Appleton's Cyclopedia of American Biography, edited by James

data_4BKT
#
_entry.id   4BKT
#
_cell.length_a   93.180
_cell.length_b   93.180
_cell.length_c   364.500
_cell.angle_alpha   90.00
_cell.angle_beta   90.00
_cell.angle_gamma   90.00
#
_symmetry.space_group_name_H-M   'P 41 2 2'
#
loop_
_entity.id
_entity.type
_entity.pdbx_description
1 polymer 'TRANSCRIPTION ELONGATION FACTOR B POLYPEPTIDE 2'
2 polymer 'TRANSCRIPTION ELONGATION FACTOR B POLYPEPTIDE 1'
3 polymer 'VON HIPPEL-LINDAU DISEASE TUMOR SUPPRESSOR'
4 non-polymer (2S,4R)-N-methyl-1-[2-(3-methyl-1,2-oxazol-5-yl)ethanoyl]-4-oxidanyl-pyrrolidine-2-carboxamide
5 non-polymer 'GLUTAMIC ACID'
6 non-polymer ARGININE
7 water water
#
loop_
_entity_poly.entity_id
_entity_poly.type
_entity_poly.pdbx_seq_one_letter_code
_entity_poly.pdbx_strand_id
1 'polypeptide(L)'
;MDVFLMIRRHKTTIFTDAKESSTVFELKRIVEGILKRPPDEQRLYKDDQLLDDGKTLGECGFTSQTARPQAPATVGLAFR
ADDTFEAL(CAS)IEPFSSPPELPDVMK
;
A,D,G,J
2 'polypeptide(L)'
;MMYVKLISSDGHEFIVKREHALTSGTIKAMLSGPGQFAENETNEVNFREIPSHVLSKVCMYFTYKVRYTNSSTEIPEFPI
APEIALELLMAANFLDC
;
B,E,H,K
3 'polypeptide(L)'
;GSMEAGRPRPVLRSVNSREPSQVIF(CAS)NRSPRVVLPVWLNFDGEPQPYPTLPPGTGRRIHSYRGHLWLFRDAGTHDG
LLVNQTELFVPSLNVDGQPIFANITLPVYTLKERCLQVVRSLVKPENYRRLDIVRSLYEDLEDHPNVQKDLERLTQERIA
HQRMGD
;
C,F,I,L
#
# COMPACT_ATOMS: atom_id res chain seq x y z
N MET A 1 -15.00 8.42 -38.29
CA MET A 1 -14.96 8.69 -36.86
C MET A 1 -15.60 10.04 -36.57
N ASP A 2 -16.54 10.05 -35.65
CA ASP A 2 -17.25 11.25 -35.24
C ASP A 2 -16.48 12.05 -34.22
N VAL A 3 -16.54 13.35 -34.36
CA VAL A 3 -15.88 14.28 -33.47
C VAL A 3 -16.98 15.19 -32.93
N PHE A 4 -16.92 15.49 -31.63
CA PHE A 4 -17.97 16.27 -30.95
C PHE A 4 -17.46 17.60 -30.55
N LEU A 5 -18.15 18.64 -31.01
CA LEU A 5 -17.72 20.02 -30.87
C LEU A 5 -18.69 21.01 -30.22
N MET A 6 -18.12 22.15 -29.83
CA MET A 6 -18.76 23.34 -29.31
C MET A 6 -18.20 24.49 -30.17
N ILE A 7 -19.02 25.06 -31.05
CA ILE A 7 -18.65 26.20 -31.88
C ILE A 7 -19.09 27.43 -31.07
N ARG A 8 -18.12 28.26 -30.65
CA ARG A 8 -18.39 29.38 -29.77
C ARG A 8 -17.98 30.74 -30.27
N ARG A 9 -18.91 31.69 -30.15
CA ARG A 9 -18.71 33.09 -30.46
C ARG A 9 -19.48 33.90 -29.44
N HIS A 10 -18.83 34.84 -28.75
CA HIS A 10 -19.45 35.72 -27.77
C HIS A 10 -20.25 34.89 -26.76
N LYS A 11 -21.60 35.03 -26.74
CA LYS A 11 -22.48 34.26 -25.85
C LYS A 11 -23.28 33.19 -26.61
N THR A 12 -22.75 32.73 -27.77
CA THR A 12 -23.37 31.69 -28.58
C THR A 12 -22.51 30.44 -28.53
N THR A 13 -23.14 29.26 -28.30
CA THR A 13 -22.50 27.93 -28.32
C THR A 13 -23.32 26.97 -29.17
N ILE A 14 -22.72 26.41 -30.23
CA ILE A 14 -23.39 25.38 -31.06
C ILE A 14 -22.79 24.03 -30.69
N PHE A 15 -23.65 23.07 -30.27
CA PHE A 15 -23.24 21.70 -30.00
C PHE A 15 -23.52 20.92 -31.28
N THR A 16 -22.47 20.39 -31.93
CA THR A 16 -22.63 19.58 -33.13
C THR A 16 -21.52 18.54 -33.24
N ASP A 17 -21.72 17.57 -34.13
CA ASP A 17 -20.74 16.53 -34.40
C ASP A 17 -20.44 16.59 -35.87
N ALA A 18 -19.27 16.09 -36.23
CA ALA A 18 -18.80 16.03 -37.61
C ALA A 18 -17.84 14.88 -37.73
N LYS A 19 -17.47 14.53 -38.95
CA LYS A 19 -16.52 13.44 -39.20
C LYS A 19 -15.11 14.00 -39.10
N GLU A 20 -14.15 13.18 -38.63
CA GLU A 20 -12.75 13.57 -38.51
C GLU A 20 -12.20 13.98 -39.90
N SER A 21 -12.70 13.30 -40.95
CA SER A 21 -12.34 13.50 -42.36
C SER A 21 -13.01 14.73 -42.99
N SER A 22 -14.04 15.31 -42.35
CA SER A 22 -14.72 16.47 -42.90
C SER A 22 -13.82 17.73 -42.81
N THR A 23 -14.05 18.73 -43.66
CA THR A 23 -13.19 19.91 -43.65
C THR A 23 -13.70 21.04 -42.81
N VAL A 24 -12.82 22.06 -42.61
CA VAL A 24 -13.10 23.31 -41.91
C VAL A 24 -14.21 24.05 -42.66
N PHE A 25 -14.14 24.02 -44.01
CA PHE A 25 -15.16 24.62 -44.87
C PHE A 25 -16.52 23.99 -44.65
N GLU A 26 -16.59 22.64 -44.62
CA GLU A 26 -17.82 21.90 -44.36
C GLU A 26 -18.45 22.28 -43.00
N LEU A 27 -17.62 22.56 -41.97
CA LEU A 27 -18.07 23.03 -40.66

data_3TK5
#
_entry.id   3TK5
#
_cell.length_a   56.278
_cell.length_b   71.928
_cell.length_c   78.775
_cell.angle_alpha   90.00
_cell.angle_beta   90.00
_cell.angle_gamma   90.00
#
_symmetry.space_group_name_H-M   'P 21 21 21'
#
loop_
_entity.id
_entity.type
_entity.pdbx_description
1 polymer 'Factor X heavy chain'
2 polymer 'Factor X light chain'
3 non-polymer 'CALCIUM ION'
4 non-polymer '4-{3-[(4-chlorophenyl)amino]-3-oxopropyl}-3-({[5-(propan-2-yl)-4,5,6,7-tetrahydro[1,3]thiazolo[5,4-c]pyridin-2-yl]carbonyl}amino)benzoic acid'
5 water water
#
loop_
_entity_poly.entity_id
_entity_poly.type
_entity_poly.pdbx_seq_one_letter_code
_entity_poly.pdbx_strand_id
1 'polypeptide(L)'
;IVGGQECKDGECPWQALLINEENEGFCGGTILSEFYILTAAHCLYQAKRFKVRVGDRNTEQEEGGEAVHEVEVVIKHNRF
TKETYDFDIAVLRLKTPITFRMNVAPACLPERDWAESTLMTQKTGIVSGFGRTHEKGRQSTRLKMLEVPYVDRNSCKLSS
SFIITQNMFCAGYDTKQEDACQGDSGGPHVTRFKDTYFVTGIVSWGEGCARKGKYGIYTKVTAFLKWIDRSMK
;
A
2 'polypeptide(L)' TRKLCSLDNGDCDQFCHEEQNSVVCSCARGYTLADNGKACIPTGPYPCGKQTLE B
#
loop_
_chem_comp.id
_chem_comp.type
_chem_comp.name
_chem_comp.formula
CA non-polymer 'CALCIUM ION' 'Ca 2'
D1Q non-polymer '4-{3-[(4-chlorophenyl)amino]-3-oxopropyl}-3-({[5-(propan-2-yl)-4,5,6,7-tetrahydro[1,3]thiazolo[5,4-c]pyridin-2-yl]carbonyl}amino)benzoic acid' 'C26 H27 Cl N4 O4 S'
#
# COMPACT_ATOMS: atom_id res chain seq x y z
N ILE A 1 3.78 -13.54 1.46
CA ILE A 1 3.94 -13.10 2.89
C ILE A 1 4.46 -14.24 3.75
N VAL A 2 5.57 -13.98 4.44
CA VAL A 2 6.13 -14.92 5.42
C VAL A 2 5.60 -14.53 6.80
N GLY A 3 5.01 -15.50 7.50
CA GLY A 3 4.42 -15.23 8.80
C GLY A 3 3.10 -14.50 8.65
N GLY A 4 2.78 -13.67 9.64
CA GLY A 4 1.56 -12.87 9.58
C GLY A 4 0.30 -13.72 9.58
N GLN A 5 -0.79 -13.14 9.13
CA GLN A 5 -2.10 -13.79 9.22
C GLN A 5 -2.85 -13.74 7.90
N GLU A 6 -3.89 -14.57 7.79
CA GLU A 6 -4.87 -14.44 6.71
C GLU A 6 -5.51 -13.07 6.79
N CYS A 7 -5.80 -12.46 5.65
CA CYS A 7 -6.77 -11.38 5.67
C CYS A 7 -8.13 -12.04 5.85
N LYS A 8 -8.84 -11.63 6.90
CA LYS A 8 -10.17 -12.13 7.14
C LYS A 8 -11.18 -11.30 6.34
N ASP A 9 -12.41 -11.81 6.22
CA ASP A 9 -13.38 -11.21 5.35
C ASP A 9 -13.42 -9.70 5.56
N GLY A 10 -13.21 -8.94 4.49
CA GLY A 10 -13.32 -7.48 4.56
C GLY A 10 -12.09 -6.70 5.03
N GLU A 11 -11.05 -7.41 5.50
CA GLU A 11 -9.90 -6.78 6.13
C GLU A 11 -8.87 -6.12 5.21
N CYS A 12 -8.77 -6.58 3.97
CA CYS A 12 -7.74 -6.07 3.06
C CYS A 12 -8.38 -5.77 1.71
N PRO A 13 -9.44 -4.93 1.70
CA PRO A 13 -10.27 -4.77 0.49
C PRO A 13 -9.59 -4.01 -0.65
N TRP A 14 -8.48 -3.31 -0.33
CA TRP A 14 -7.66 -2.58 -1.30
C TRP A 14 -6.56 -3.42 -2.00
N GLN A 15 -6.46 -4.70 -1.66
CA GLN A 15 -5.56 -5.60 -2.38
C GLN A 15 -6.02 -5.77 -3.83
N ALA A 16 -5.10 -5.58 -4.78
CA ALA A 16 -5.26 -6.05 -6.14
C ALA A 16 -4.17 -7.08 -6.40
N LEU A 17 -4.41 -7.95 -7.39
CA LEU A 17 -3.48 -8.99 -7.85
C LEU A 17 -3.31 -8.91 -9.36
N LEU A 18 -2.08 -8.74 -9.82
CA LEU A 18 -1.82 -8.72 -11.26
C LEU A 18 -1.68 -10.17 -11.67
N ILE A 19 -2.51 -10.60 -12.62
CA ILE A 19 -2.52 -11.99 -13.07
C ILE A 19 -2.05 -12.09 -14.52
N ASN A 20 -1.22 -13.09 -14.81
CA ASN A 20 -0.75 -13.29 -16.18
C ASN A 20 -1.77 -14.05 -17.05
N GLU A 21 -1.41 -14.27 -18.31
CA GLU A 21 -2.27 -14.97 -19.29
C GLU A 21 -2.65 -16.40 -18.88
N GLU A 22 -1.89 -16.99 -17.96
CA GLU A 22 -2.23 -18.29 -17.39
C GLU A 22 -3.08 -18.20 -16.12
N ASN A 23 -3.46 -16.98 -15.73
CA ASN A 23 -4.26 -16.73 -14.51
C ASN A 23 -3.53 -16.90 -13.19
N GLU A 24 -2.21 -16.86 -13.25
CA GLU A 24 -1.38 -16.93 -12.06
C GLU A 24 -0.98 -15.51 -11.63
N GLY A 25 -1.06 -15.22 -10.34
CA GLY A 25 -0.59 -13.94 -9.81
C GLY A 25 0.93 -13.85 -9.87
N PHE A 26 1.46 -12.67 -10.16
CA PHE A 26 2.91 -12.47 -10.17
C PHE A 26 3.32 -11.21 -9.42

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MOSQUERA, Tomas Cipriano de, Colombian statesman, born in Popayan, 20 September, 1798; died in Coconuco, 7 October, 1878. He entered the patriot army in 1813, and in 1816 was taken prisoner by the Spaniards, but escaped to Jamaica. On his return, early in 1819, he joined the patriot forces again, and took part in all the campaigns of Colombia and Peru, the latter under Bolivar, who promoted him to the rank of general in 1829, and sent him as envoy to Peru. After Bolivar's death he emigrated to the United States, and travelled through Europe, returning to his country in 1833 to occupy a seat in congress. He became a skilful and distinguished soldier in the civil wars of his country, and played an important part in her history. He was senator, secretary of state, minister to foreign countries, and president of the republic. Under his administration, from 1845 till 1848, the country prospered in every respect. In 1859 he was commander-in-chief in the revolution that overthrew the conservative government of Ospina. He summoned a convention for the constitution of a new government, according to the federal system and on the most liberal principles. Capital punishment was abolished, religious toleration was proclaimed, and freedom of the press was established. Congress granted Mosquera in 1863 the title of grand-general, and in 1864 an annual pension of $12,000. In 1866 he was again elected president, but in May, 1867, by a successful revolution, he was deprived of his office, tried, and banished to Lima, where he was crowned with honors and granted a pension. After three years he returned, and became governor of the state of Cauca and member of congress. He was a member of several scientific societies, and wrote a "Vida de Bolivar" (New York, 1853) and a "Memoria sobre geografia fisica y politica de la Nueva Granada."
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